Long end credit yields were 52 basis points lower on tighter spreads and long end rate rally.

Credit Index Yields

Source: Bloomberg Barclays

QE has been a major tailwind for the credit markets. But that stimulus is expected to dissipate as central banks unwind balance sheets.

Central Bank Assets

Source: Wells Fargo Securities, Bloomberg L.P. 

Sector performance: The investment grade credit index tightened 29 bps in 2017, ending the year at an OAS of +89 bps over Treasuries. It was a new post crisis best and well through the 20-year average of 150 bps. The OAS range also measured 29 bps as spreads grinded tighter with very few hiccups. Returns were strong at 6.18% on tighter spreads (-29 bps) and modestly lower yields (credit index yield of 3.19% vs. 3.32%). Curves continued to flatten despite a large flattening of the Treasury curve (10s-30s Treasury curve 28 bps flatter). The 10s-30s credit curve for BBB non-financials flattened 11 bps to 48 bps (closer to the historical average of 44 bps) while single A 10s-30s curve flattened 7 bps to 30 bps (historical average of 33 bps). As a result, the yield for the long credit index fell by 52 bps (from 4.55% to 4.03%), posting a total return of 12.21%.

Higher beta outperformed, with BBB’s tightening 36 bps on the year while single A credit tightened 28 bps. Every sector in the credit index posted positive excess returns. Metals and mining was the best performing sector for the second year running, tightening 66 bps to end the year at an OAS of 139. Overall, the commodity-related sectors, including energy outperformed again in 2017 as prices remediated. Within energy, the best performing sub sectors were refiners (-58 bps) as product demand/margins remained strong and independents (-35 bps) which tend to be higher beta and more sensitive to the move in oil prices. The biggest underperformers were consumer products (-18 bps), supermarkets (-18 bps), and diversified manufacturers (-15 bps), though even the worst performing sectors were tighter on the year. Other sectors that performed below average include retailers (-19 bps) and wirelines (-10 bps). The wireline sector is dominated by two names, AT&T and VZ, which are the largest industrial issuers in the credit index by market value (1.7% and 1.31% respectively). The underperformance has been driven by continued supply in the sector, as M&A-related issuance has pressured those issuers with already large capital structures – specifically AT&T, which issued $22.5 billion bonds back in July to fund the TWX acquisition (which the DOJ is attempting to block). For retailers, performance was bifurcated with pharmacies (CVS, WBA) and department stores (JWN, M) underperforming and discounters (WMT, DG) outperforming. The Amazon threat has impacted spreads for several industries, including big box retail, grocery stores, drug retail and drug/medical distribution. It has also given rise to M&A transactions (like CVS/AET) as companies look to add scale and vertical integration as a way of diversifying and competing more effectively.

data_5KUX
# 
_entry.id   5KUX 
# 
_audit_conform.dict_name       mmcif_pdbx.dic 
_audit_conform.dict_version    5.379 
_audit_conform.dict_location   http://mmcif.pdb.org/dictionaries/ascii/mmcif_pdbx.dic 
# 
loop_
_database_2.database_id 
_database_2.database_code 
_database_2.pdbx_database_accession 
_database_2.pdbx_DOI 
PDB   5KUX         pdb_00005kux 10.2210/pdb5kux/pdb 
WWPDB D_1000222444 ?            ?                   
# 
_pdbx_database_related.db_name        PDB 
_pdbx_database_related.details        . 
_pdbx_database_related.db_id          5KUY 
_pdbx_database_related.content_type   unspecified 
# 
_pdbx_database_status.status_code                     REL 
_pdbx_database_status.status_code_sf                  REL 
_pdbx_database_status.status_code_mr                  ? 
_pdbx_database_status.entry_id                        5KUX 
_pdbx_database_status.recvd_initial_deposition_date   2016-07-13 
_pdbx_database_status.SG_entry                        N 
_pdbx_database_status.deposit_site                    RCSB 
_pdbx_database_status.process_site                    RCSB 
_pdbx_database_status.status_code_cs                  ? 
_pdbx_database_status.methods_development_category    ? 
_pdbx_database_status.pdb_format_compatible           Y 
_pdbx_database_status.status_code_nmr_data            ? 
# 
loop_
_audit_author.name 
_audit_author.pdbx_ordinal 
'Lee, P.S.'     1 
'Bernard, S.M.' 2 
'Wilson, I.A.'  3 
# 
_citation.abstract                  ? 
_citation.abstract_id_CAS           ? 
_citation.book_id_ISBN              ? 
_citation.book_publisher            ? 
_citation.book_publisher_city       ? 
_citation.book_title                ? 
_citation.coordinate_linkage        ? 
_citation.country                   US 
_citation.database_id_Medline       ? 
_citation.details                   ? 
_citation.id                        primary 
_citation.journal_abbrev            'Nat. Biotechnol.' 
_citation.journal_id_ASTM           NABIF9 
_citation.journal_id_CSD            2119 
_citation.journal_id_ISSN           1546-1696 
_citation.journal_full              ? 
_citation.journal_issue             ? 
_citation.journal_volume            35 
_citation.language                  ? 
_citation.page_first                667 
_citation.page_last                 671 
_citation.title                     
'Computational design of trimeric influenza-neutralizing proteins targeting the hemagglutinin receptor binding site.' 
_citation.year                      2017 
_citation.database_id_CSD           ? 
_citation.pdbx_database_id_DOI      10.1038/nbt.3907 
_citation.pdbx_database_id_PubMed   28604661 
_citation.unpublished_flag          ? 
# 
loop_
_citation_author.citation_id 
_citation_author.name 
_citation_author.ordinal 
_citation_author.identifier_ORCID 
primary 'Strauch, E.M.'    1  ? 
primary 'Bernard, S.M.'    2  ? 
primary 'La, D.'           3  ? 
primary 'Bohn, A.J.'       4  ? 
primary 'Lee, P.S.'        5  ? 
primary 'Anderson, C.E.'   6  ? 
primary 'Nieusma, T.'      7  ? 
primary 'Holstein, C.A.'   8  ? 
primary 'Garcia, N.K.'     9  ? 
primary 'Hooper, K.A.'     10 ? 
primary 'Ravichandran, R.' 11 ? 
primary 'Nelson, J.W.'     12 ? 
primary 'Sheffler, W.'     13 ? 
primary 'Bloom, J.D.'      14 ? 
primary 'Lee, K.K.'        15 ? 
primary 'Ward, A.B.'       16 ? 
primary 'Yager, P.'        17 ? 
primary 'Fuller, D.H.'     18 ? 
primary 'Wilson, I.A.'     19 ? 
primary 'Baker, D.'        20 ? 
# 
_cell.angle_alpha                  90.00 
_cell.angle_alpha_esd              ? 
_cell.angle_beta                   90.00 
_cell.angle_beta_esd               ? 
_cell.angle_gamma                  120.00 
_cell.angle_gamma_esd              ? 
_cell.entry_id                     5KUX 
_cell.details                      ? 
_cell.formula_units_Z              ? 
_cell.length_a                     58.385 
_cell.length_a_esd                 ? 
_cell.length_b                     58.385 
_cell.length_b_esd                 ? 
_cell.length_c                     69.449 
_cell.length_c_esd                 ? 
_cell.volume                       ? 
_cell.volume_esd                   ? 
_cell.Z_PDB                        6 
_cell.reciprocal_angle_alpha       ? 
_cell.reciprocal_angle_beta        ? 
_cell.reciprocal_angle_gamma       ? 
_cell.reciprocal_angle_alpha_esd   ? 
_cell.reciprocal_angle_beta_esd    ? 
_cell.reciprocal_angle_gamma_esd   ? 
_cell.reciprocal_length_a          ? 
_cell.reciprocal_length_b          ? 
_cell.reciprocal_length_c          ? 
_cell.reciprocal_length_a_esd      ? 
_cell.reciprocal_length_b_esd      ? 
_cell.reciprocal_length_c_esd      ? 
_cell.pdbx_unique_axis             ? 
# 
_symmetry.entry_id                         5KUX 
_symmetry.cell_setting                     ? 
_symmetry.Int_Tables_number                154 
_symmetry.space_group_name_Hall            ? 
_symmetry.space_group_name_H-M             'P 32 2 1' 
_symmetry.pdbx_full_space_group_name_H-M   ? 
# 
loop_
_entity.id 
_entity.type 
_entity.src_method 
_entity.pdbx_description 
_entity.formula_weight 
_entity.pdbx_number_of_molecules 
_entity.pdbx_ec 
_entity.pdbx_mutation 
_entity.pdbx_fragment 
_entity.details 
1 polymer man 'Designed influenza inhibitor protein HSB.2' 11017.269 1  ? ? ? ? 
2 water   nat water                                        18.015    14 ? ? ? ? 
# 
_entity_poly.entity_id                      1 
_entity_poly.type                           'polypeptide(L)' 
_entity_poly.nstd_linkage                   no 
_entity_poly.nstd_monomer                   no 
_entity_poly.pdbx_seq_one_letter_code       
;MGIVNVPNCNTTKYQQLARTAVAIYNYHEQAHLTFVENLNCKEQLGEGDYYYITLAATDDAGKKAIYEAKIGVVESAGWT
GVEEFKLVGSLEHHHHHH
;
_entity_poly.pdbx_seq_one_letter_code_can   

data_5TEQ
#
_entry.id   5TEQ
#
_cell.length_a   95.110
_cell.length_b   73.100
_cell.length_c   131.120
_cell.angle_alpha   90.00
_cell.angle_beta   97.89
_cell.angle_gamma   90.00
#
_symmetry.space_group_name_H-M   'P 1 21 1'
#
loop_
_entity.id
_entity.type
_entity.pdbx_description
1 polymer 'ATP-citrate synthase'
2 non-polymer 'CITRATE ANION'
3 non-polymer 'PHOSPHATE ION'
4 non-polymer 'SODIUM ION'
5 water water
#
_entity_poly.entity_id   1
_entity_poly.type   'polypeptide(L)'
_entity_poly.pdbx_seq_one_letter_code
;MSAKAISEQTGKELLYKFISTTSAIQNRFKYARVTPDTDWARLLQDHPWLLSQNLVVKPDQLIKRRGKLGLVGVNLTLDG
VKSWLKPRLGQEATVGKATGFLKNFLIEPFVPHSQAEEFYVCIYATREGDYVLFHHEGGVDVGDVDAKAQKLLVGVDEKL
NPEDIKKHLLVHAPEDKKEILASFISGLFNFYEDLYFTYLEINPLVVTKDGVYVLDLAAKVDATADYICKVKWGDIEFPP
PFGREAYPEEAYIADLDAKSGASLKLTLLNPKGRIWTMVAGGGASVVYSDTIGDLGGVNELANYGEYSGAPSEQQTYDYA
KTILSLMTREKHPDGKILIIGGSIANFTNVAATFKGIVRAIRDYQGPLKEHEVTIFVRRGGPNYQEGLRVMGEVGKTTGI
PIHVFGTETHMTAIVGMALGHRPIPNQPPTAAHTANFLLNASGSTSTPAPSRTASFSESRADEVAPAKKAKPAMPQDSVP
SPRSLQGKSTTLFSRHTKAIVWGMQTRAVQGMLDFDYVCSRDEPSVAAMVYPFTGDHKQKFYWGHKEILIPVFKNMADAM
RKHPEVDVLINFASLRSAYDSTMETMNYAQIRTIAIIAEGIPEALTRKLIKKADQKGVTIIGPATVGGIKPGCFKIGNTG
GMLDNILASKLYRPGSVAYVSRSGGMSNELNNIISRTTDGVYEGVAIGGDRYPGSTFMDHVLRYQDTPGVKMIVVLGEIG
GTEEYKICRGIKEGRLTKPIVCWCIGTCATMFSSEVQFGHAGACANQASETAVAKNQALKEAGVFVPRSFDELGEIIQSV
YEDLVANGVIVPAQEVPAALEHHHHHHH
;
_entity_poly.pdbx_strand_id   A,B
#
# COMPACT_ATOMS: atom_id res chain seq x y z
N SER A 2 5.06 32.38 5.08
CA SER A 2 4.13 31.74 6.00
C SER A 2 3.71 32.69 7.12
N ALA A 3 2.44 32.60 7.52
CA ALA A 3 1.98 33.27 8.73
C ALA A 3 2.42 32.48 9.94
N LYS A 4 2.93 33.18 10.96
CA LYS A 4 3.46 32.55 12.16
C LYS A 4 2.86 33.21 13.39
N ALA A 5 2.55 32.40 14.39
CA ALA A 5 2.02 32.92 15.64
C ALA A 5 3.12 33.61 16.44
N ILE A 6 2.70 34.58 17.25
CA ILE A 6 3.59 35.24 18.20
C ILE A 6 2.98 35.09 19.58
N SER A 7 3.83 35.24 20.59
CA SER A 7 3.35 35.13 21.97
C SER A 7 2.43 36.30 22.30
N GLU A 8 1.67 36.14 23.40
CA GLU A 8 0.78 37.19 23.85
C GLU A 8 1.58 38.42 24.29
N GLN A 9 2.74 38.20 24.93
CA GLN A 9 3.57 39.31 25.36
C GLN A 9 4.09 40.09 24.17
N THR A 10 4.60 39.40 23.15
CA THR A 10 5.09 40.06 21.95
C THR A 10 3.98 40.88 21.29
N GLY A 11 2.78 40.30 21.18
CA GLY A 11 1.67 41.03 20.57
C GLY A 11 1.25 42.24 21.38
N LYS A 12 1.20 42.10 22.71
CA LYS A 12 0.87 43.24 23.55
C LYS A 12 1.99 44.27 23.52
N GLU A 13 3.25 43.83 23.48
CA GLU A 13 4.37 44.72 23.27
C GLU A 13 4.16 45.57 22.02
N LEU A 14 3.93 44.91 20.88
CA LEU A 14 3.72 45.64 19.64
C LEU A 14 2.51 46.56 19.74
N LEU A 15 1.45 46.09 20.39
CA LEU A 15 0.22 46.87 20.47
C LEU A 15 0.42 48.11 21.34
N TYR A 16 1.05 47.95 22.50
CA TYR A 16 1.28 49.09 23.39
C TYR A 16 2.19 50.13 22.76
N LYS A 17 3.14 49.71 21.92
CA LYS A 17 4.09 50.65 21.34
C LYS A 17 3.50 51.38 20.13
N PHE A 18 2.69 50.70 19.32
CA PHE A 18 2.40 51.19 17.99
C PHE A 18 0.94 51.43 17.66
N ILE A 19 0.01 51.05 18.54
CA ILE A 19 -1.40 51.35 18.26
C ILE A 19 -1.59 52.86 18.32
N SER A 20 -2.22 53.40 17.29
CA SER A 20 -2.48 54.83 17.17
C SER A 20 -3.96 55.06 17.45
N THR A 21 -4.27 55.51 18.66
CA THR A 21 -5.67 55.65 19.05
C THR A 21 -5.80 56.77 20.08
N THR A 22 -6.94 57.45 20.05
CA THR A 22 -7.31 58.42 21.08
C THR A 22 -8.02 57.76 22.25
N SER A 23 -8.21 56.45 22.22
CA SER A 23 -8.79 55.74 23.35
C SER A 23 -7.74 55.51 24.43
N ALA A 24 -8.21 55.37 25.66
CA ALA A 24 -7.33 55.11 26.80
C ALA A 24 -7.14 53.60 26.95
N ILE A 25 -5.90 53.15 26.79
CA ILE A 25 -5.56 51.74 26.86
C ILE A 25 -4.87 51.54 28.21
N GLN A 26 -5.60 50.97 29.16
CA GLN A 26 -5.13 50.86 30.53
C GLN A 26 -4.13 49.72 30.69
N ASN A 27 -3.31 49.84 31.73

2017 Index Performance

 

Source: Bloomberg Barclays

2017 IG Supply: Investment grade issuance hit another record in 2017 with an eye popping $1.396 trillion in deals printing, an increase of 8% vs. 2016. M&A-related issuance of $184 billion (13% of total) was down 23% from last year’s record number. Still, total supply set new records as nearly every sector (with the exeption of 4) grew on YoY basis. The biggest increases in supply came from Banks (up 12%), Telecom/Wirelines (up 113%) and Basics (+95%). For domestic Banks (i.e., U.S.) issuance saw a large 20% increase, though keep in mind that increase was spread across many issuers. Telecom/Wireline issuance was dominated by AT&T, Printing a whopping $33 billion in new debt, about half of the total telecom supply. For Basics, the big increase was largely due to M&A-related deals, including SHW and MOS. Biggest YoY decreases in supply came from Food and Beverage and Pharma/ Healthcare due to lower M&A related supply.

Annual IG Supply

Source: BofA Merrill Lynch

Gross Supply Stats ($bn)

Source: BofA Merrill Lynch

2017 Gross Supply by Sector and YoY Changes

Source: Bloomberg Barclays